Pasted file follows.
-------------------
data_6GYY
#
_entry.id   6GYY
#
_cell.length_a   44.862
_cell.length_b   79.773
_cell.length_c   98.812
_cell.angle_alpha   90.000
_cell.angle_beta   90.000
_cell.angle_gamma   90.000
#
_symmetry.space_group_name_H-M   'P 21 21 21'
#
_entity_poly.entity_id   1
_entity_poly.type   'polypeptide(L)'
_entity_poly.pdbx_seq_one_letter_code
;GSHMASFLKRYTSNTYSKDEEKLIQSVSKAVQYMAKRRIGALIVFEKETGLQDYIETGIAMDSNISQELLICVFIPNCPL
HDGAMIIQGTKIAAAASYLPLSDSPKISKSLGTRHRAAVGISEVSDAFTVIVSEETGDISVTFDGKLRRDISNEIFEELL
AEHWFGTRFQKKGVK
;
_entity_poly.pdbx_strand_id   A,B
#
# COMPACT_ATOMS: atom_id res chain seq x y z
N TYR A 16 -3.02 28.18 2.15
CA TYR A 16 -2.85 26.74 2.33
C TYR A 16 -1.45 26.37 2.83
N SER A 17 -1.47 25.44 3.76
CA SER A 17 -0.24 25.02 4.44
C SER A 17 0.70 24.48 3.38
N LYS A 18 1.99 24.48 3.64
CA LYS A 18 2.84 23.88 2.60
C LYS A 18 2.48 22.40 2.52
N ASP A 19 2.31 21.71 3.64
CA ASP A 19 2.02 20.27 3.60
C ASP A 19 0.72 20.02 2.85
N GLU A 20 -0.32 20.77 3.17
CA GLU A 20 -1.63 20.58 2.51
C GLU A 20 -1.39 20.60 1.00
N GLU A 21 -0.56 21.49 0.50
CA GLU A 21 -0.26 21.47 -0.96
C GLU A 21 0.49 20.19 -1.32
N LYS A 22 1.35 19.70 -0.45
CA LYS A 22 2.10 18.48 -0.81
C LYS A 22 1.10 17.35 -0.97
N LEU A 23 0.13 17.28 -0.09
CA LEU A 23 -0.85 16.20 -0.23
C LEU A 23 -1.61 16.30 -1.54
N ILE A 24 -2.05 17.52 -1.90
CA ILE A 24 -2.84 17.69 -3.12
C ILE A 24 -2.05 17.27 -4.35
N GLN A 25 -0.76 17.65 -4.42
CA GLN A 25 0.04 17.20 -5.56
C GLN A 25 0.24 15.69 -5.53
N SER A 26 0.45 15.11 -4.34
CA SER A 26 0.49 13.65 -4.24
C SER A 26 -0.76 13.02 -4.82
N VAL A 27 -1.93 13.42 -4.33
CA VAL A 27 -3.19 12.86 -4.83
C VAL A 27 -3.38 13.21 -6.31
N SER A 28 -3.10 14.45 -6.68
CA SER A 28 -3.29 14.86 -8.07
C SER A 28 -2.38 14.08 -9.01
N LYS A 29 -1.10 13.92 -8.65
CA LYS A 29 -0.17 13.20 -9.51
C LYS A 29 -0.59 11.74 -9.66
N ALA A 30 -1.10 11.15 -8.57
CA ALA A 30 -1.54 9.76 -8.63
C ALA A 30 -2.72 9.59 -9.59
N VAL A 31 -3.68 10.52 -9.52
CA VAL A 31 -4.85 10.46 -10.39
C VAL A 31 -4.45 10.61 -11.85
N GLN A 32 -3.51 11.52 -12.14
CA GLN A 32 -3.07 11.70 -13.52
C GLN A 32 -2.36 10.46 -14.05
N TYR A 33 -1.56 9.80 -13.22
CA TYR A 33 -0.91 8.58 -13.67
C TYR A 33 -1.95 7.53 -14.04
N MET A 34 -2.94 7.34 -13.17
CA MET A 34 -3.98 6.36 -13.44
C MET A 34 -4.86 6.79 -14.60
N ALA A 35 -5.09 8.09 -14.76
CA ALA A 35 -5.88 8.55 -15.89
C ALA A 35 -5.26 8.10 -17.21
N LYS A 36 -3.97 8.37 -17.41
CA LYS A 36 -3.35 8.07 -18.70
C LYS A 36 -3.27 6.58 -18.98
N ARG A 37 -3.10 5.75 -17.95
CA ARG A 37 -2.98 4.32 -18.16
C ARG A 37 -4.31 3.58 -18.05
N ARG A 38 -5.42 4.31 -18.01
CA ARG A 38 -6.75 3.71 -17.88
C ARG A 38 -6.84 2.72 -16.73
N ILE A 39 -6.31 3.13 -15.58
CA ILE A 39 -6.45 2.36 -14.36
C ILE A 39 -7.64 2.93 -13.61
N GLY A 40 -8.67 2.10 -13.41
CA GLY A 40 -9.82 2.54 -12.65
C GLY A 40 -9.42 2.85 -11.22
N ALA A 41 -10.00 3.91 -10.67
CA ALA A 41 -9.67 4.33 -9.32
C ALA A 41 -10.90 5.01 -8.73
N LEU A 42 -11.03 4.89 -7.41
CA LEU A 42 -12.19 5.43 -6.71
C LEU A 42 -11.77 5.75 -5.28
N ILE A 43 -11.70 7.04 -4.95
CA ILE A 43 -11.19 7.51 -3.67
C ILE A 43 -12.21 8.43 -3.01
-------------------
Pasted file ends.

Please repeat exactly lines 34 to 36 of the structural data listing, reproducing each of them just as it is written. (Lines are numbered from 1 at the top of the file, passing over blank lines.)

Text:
CA ASP A 19 2.02 20.27 3.60
C ASP A 19 0.72 20.02 2.85
N GLU A 20 -0.32 20.77 3.17